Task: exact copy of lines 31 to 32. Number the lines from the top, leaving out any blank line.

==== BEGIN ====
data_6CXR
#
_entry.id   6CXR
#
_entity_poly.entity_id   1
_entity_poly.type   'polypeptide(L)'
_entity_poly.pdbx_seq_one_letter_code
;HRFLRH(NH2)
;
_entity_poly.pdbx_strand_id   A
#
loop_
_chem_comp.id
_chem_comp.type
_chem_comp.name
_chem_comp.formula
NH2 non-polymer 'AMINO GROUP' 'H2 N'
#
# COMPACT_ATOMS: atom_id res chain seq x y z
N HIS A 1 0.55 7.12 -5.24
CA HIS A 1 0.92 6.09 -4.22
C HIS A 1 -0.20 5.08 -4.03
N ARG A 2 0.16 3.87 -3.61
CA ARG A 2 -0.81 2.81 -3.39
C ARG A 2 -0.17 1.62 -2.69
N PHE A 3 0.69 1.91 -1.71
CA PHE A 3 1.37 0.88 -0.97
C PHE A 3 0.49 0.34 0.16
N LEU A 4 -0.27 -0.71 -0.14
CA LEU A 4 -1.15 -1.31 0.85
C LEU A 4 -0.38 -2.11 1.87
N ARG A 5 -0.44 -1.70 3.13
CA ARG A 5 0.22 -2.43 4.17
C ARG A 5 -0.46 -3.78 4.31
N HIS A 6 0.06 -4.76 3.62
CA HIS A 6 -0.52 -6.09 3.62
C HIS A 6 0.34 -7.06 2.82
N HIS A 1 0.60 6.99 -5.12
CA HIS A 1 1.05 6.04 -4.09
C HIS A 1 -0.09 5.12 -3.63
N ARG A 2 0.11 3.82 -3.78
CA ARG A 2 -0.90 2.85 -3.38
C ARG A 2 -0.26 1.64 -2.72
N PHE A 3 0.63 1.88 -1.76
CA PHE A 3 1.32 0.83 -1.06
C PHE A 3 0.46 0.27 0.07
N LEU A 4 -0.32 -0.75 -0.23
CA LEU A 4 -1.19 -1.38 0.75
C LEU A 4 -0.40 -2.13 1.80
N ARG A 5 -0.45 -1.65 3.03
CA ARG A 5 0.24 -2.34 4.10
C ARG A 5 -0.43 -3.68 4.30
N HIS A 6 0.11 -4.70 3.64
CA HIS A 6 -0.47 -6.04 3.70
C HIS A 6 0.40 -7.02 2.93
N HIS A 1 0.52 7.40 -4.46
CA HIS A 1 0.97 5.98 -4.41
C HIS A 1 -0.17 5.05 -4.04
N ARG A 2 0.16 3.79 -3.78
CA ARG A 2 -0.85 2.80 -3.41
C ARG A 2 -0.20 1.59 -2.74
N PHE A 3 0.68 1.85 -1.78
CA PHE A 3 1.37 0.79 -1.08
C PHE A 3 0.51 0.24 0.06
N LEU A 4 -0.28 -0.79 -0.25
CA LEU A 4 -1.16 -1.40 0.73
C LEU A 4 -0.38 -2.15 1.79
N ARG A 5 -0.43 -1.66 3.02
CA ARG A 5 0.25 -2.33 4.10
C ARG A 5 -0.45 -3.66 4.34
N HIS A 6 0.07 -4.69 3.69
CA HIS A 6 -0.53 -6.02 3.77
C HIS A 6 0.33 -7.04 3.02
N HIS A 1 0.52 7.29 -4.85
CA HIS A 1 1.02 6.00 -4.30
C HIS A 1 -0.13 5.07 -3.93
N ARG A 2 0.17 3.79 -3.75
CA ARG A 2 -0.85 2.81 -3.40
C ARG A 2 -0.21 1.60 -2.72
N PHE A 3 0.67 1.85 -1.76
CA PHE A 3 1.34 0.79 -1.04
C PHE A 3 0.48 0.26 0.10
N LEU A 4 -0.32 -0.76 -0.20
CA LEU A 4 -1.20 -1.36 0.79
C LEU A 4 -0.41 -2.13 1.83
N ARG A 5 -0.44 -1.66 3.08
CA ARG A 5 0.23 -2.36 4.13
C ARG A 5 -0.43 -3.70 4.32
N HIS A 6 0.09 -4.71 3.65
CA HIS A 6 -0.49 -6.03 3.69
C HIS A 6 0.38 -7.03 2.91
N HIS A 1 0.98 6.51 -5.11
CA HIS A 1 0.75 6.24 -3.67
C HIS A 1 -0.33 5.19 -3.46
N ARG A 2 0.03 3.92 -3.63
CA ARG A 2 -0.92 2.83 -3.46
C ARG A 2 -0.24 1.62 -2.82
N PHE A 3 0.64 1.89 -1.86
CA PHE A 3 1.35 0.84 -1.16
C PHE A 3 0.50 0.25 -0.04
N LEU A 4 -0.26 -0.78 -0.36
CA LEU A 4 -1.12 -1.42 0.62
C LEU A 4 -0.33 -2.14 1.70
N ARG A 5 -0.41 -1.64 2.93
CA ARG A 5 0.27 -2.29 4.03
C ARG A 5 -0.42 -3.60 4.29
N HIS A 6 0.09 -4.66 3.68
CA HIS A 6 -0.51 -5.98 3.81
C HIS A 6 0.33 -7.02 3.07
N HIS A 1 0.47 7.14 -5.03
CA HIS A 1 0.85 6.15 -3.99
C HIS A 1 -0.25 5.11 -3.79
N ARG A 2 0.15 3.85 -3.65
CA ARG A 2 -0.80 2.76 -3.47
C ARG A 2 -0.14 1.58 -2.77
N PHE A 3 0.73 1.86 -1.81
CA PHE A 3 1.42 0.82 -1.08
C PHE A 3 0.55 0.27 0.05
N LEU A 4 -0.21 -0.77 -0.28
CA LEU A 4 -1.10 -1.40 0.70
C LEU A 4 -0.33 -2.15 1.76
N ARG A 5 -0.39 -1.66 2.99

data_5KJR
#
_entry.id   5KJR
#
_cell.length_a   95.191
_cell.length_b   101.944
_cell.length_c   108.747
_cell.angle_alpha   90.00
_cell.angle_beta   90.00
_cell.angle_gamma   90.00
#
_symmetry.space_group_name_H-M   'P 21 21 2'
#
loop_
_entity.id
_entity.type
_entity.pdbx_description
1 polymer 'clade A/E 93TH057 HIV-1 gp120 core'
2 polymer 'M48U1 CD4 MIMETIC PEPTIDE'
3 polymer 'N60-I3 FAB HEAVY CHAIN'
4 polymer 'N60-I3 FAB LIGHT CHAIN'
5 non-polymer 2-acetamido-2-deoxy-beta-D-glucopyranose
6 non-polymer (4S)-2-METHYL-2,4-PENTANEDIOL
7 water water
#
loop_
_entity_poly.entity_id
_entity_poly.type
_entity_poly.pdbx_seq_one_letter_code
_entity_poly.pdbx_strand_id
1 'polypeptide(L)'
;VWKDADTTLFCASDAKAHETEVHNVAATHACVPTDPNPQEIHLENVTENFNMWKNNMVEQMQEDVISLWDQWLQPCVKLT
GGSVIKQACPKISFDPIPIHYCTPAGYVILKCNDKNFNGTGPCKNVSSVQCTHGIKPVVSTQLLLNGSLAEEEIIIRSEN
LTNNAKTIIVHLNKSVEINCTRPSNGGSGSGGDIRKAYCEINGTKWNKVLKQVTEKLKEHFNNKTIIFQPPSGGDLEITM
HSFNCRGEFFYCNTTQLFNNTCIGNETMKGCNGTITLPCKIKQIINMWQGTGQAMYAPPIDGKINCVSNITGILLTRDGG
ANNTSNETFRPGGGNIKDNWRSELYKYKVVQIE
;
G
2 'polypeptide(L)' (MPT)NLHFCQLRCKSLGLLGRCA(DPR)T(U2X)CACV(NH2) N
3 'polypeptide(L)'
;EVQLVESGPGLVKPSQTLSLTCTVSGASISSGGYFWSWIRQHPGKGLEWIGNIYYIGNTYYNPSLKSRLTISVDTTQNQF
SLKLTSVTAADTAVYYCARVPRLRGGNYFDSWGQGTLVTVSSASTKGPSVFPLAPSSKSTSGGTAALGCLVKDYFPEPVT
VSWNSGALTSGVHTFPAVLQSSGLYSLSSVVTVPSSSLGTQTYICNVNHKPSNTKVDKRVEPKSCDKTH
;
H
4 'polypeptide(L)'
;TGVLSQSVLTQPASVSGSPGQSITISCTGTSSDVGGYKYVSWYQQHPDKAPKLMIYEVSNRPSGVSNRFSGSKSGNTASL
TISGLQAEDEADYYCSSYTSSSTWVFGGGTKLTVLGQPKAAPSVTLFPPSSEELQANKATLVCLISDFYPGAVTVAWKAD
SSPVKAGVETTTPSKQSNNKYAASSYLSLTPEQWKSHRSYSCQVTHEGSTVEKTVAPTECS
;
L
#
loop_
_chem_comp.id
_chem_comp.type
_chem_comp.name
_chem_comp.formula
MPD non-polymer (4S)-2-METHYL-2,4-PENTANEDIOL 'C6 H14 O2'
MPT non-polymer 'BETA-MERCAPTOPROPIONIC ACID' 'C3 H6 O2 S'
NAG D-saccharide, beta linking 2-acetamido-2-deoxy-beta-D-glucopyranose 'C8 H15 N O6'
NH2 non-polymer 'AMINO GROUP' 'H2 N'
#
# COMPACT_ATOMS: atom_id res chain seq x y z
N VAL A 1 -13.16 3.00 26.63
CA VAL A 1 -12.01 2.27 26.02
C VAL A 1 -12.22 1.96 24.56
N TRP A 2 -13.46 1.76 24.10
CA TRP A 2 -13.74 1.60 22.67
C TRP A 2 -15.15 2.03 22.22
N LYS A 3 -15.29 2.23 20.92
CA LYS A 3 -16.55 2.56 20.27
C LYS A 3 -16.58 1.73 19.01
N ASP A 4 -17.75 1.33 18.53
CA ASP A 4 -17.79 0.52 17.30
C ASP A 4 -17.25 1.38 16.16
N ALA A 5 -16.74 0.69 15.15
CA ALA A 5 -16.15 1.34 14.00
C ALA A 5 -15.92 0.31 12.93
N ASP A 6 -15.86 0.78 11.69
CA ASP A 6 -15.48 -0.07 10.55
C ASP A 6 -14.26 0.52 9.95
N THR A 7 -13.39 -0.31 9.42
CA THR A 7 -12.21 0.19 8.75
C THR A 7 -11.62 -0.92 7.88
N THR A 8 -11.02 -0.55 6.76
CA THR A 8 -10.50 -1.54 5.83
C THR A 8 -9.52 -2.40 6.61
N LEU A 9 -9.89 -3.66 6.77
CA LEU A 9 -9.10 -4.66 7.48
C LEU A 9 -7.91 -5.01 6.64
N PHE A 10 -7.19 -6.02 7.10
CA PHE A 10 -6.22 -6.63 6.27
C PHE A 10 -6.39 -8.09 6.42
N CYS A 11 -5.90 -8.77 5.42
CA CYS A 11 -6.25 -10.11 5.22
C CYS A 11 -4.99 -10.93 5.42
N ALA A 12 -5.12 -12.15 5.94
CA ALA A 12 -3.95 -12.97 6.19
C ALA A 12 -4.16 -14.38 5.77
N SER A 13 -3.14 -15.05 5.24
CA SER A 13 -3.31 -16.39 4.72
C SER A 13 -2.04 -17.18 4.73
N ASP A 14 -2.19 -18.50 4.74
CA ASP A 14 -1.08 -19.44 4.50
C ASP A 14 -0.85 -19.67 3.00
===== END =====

C LEU A 4 -0.38 -2.11 1.87
N ARG A 5 -0.44 -1.70 3.13